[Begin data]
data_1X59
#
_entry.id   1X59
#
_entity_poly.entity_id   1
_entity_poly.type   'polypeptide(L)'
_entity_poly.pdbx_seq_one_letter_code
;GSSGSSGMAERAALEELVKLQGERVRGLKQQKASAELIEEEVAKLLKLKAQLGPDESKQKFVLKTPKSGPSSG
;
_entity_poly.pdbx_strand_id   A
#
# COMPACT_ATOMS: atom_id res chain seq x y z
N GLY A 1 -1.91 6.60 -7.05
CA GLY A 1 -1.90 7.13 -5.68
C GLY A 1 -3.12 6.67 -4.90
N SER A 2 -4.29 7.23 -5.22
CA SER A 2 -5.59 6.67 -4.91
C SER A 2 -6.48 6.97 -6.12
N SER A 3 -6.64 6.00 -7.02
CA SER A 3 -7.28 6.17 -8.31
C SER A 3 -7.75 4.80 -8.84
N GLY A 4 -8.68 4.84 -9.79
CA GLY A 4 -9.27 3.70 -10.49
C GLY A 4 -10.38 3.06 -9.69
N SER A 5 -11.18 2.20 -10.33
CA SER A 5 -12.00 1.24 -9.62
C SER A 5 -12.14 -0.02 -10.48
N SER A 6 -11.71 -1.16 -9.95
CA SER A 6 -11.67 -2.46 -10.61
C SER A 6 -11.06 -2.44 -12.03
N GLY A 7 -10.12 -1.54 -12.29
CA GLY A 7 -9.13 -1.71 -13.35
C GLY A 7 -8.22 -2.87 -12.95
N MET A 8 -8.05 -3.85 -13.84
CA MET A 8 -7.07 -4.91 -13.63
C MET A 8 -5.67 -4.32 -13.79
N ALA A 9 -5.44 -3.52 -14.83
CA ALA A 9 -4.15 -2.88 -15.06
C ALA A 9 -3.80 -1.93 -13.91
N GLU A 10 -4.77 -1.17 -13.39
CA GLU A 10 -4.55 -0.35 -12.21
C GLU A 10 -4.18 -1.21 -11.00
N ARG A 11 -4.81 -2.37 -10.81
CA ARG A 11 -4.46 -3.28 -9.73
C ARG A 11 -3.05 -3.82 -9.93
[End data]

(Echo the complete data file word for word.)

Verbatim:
data_1X59
#
_entry.id   1X59
#
_entity_poly.entity_id   1
_entity_poly.type   'polypeptide(L)'
_entity_poly.pdbx_seq_one_letter_code
;GSSGSSGMAERAALEELVKLQGERVRGLKQQKASAELIEEEVAKLLKLKAQLGPDESKQKFVLKTPKSGPSSG
;
_entity_poly.pdbx_strand_id   A
#
# COMPACT_ATOMS: atom_id res chain seq x y z
N GLY A 1 -1.91 6.60 -7.05
CA GLY A 1 -1.90 7.13 -5.68
C GLY A 1 -3.12 6.67 -4.90
N SER A 2 -4.29 7.23 -5.22
CA SER A 2 -5.59 6.67 -4.91
C SER A 2 -6.48 6.97 -6.12
N SER A 3 -6.64 6.00 -7.02
CA SER A 3 -7.28 6.17 -8.31
C SER A 3 -7.75 4.80 -8.84
N GLY A 4 -8.68 4.84 -9.79
CA GLY A 4 -9.27 3.70 -10.49
C GLY A 4 -10.38 3.06 -9.69
N SER A 5 -11.18 2.20 -10.33
CA SER A 5 -12.00 1.24 -9.62
C SER A 5 -12.14 -0.02 -10.48
N SER A 6 -11.71 -1.16 -9.95
CA SER A 6 -11.67 -2.46 -10.61
C SER A 6 -11.06 -2.44 -12.03
N GLY A 7 -10.12 -1.54 -12.29
CA GLY A 7 -9.13 -1.71 -13.35
C GLY A 7 -8.22 -2.87 -12.95
N MET A 8 -8.05 -3.85 -13.84
CA MET A 8 -7.07 -4.91 -13.63
C MET A 8 -5.67 -4.32 -13.79
N ALA A 9 -5.44 -3.52 -14.83
CA ALA A 9 -4.15 -2.88 -15.06
C ALA A 9 -3.80 -1.93 -13.91
N GLU A 10 -4.77 -1.17 -13.39
CA GLU A 10 -4.55 -0.35 -12.21
C GLU A 10 -4.18 -1.21 -11.00
N ARG A 11 -4.81 -2.37 -10.81
CA ARG A 11 -4.46 -3.28 -9.73
C ARG A 11 -3.05 -3.82 -9.93